Cost-effectiveness of manual therapy versus physiotherapy in chronic nonspecific neck pain

Study Type: Economic Analysis
OE Level of Evidence: 2
Journal Level of Evidence: N/A
181 patients with sub-acute or chronic neck pain were randomized to receive either manual therapy, according the Utrecht School guideline (MTU), or standard physiotherapy (PT). The purpose of this secondary analysis was to evaluate the cost-effectiveness of MTU compared to PT. Cost differences were Please login to view the rest of this report. Please login to view the rest of this report.
Funding: Non-Industry funded
Sponsor: Spaarneland Health Care Foundation
Conflicts: Other
Why was this study needed now?
Conservative treatments options for patients with sub-acute and chronic neck pain include the use of analgesics, manual therapy, exercise therapy, and physiotherapy either singularly or in some combination of therapies. Recent interest has been placed in manual therapy according to the Utrecht School (MTU), which involves customized diagnostic and treatment techniques combined with popular manual therapies such as stabilization and joint mobilization. Evidence has demonstrated that when compared to traditional physiotherapy, MTU offers similar significant improvements in pain in this patient population in a smaller number of sessions. Therefore, in order to completely compare these two conservative therapies in terms of clinical and economical effectiveness, the present cost-effectiveness analysis was conducted.
What was the principal research question?
In patients with sub-acute or chronic non-specific neck pain, how did manual therapy according to the Utrecht School (MTU) compare with traditional physiotherapy in terms of cost-effectiveness (intervention costs from a societal perspective) and clinical outcomes (perceived recovery, functional status, and quality of life) when assessed throughout a 52-week follow-up period?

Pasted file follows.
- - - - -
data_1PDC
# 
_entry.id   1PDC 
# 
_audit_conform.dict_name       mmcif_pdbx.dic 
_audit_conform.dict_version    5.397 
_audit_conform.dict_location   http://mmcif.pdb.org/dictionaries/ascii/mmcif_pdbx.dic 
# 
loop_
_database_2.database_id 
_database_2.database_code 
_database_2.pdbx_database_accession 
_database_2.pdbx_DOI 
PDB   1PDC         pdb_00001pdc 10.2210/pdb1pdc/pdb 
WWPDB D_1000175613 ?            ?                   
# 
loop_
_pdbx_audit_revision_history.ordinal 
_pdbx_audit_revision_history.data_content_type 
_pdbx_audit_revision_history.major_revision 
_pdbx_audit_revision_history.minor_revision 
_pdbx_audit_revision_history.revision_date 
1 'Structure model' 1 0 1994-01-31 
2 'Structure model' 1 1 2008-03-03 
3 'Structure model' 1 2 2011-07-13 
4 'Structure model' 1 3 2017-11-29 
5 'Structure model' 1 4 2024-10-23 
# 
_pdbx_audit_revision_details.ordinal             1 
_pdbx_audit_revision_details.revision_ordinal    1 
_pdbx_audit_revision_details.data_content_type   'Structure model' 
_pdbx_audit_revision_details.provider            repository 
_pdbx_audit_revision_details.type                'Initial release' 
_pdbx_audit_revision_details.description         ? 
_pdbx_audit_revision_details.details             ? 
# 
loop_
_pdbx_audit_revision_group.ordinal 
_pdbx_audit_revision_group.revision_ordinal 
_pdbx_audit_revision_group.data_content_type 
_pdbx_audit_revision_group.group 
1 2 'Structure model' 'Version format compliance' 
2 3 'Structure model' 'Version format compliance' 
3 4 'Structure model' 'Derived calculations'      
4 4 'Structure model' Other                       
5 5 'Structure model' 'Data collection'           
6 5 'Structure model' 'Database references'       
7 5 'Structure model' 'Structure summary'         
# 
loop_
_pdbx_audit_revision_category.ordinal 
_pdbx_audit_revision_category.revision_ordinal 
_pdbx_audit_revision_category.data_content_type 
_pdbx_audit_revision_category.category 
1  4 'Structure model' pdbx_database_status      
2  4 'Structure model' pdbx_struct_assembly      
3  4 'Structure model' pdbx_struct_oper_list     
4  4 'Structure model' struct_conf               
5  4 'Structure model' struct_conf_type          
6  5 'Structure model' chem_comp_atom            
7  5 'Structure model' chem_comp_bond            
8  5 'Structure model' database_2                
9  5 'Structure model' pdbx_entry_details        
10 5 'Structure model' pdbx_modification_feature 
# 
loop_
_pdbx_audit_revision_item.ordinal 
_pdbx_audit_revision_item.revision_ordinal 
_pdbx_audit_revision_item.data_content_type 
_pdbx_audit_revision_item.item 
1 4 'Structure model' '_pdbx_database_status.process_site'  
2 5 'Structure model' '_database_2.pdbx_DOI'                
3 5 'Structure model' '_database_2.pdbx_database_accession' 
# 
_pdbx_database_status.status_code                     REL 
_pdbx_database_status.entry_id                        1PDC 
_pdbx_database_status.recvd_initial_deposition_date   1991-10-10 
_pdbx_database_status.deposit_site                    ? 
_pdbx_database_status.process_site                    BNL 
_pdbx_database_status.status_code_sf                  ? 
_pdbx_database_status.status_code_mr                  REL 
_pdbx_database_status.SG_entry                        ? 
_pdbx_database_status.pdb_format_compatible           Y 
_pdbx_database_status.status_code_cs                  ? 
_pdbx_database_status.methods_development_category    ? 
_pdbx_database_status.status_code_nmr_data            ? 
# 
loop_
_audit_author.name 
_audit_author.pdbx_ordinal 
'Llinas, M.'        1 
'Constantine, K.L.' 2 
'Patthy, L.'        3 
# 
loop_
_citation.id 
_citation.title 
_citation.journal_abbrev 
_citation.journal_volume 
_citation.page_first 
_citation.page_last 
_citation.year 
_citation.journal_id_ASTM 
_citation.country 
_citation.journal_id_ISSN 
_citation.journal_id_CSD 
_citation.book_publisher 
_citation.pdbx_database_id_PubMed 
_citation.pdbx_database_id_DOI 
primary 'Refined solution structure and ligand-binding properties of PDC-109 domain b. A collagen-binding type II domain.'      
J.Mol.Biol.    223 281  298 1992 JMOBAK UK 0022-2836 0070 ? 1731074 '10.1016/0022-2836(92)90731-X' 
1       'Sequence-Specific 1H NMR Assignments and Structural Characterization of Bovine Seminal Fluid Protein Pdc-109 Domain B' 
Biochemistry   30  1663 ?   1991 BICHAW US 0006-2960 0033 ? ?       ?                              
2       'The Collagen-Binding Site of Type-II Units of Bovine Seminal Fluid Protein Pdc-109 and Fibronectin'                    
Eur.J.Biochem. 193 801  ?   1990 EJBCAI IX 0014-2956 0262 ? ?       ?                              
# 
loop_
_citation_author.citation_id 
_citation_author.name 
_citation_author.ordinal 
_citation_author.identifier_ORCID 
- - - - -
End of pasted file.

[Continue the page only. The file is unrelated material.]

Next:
Population: 181 patients aged 18-70 years with sub-acute or chronic pain in the cervical region (with or without radicular symptoms).
Intervention: MTU group: patients received manual therapy according to the Utrecht School (MTU), which involved manual therapist-led medical evaluation and successive customized joint mobilization/stabilization exercises of spine and extremities. Manual therapists also provided patient advice regarding physical activity, lifestyle, and exercise. MTU was performed through a maximum of six 30-60 minute sessions occurring every 1-2 weeks (n=90, 61 complete follow-up; mean age= 49.2+/-12.4, 56F).
Comparison: Physiotherapy group: patients performed physiotherapist-led exercises such as muscle stretching, manual traction, and massage. Specifically, manual techniques were not performed in this intervention. Physiotherapy was performed through a maximum of nine 30 minute sessions occurring 1-2 times per week (n=90, 52 completed follow-up; mean age= 48.7+/-12.6, 56F).
Outcomes: Cost-effectiveness outcomes included intervention costs such as intervention, healthcare, informal care, absenteeism, and unpaid productivity costs due to neck pain) converted to Euros 2010 with consumer price indices. Healthcare utilization included care by a primary or secondary healthcare provider, and use of prescribed or OTC medication. Absenteeism referred to as the number of sickness absence days due to patients’ neck pain. Clinical outcomes included perceived recovery (global perceived effect - GPE), functional status (Neck Disability Index (Dutch Version) - NDI-DV), and health-related quality of life (SF-6D).
Methods: RCT: cost-effective analysis
Time: Clinical and cost-effective outcomes of interest were assessed 3, 7, 13, 26, 39, and 52 weeks post-treatment.
What were the important findings?
What should I remember most?
How will this affect the care of my patients?
The authors responsible for this critical appraisal and ACE Report indicate no potential conflicts of interest relating to the content in the original publication.